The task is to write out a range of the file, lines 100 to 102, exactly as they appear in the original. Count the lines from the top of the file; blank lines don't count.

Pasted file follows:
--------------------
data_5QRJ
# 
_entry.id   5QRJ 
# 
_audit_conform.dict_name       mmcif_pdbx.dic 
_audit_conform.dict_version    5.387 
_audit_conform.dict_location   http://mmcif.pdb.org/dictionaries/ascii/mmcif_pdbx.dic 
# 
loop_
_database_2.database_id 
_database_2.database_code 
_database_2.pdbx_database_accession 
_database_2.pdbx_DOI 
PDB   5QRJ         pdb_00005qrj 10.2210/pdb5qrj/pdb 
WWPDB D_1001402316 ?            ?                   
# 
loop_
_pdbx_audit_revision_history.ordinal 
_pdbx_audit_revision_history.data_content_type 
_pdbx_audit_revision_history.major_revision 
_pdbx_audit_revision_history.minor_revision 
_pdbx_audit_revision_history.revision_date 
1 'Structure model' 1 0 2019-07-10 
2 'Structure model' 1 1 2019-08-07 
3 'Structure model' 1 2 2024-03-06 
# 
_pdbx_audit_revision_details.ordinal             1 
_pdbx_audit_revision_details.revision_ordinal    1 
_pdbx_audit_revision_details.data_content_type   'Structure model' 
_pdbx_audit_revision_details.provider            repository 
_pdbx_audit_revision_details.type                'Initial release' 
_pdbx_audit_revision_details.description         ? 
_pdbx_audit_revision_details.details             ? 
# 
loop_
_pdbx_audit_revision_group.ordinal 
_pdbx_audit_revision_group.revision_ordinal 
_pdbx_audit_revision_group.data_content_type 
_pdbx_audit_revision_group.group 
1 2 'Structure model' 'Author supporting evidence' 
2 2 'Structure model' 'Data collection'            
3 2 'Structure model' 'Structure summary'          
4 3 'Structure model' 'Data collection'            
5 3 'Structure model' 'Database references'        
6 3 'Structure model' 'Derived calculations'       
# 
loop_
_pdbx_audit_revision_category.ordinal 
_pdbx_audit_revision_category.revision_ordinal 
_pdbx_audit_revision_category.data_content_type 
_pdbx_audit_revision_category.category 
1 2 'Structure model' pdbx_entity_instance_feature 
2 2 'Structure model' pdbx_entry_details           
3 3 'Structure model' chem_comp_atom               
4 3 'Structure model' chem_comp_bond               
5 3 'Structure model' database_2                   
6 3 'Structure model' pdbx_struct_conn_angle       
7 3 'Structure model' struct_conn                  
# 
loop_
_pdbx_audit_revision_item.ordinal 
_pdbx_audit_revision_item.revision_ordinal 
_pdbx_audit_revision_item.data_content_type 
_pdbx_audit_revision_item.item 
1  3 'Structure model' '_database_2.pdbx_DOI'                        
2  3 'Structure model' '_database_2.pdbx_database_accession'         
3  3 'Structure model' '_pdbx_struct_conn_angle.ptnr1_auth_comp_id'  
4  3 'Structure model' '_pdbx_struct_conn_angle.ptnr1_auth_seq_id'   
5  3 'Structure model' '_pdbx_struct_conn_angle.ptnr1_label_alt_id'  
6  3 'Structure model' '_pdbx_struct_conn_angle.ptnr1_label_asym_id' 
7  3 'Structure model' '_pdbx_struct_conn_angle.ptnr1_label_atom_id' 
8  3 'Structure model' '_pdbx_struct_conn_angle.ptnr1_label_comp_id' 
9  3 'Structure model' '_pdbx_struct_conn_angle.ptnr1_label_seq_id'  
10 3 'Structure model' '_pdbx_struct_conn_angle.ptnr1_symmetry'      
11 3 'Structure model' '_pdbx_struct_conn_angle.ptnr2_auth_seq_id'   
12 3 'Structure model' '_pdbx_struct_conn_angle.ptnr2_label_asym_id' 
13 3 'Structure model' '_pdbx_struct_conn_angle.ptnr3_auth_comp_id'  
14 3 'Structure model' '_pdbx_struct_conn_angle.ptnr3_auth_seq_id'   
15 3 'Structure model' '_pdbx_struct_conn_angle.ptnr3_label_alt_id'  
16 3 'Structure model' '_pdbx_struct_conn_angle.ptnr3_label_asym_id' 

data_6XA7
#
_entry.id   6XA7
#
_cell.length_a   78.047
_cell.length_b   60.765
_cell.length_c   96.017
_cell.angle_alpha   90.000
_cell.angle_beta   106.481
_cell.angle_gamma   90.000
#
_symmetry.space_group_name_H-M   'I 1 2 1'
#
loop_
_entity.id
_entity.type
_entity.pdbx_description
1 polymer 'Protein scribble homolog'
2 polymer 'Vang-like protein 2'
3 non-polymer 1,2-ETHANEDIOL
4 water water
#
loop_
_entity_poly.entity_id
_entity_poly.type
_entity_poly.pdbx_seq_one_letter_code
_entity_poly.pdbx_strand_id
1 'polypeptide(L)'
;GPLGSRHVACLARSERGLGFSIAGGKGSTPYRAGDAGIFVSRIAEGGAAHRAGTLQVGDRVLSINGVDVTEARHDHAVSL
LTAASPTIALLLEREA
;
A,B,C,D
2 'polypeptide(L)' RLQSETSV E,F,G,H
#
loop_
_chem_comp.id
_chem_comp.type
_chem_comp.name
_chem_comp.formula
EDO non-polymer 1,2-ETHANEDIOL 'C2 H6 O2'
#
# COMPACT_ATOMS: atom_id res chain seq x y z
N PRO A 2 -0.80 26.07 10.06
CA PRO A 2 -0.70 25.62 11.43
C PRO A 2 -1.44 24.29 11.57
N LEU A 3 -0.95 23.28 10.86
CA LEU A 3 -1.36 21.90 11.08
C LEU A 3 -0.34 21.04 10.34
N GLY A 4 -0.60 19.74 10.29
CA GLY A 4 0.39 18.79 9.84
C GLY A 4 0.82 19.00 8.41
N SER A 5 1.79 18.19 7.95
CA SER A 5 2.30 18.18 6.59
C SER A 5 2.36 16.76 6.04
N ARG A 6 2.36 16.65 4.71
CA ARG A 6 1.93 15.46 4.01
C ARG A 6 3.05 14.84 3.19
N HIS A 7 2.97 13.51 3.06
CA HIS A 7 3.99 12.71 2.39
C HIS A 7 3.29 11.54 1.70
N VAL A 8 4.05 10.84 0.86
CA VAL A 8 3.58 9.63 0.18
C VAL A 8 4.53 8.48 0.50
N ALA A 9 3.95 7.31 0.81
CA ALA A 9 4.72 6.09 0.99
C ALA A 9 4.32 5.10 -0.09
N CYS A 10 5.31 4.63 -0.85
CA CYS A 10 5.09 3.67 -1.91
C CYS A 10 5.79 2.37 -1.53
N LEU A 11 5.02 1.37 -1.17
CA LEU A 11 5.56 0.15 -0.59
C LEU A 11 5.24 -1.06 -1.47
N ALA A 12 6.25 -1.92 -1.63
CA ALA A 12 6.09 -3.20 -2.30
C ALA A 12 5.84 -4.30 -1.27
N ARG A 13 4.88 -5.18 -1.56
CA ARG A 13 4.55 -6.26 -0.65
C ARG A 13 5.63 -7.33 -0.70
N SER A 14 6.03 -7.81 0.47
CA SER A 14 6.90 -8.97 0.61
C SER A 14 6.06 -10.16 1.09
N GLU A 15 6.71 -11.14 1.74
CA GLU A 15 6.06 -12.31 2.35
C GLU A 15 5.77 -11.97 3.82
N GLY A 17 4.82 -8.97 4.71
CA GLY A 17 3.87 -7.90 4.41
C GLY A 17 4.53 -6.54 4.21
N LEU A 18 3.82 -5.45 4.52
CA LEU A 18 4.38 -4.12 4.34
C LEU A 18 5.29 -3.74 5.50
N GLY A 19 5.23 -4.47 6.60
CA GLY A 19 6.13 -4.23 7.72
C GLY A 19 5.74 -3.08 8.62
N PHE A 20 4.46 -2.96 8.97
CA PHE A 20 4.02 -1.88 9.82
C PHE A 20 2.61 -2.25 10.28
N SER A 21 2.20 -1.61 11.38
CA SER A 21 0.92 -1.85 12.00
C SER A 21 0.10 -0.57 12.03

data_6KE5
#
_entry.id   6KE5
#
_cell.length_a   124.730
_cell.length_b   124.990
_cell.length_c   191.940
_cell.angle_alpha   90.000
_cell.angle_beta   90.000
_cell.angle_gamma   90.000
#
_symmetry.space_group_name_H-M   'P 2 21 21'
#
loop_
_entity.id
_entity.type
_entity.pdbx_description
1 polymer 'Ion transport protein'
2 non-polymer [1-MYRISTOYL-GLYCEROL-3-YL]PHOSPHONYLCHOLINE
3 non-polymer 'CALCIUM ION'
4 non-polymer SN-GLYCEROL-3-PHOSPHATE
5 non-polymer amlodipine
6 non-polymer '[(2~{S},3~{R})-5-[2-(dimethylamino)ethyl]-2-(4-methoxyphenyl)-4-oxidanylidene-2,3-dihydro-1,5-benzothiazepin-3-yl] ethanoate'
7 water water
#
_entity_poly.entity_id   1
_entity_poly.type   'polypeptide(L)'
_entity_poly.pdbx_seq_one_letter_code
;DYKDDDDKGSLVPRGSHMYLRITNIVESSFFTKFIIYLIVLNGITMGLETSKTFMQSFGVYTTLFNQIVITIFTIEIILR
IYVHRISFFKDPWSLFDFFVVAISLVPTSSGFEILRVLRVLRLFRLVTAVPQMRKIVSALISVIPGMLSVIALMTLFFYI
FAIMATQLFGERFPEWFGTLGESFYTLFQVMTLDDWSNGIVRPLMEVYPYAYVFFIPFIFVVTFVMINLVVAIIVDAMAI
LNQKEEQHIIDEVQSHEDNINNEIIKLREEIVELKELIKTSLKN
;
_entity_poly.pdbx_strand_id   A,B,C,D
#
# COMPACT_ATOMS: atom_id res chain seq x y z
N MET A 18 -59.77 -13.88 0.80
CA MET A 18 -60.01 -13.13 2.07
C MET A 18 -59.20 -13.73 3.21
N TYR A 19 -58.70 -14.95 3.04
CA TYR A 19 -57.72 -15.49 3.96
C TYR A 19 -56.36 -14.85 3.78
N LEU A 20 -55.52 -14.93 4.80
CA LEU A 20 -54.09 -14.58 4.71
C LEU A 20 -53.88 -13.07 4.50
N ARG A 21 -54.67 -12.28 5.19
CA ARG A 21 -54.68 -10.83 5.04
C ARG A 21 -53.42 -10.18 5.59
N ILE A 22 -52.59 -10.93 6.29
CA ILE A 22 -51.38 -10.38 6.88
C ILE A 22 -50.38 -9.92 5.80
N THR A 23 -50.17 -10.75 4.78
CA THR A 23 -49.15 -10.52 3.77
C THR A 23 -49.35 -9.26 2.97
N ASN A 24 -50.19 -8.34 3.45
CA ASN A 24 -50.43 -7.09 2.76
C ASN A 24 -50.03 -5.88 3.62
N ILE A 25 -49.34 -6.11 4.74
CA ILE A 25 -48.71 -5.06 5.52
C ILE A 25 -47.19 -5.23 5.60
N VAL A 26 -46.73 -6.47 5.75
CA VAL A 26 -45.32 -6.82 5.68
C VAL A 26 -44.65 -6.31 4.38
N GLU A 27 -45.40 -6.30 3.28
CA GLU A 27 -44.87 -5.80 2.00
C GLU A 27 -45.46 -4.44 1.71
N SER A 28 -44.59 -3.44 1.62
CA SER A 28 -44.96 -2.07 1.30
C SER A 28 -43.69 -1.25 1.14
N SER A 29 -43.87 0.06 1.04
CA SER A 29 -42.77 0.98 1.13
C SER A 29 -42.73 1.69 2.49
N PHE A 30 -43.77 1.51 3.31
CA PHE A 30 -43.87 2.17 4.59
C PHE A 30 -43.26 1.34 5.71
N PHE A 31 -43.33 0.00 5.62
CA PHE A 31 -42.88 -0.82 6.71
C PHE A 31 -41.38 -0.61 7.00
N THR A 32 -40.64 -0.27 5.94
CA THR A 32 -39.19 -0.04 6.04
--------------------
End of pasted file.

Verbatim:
3 non-polymer 1,2-ETHANEDIOL
4 water water
#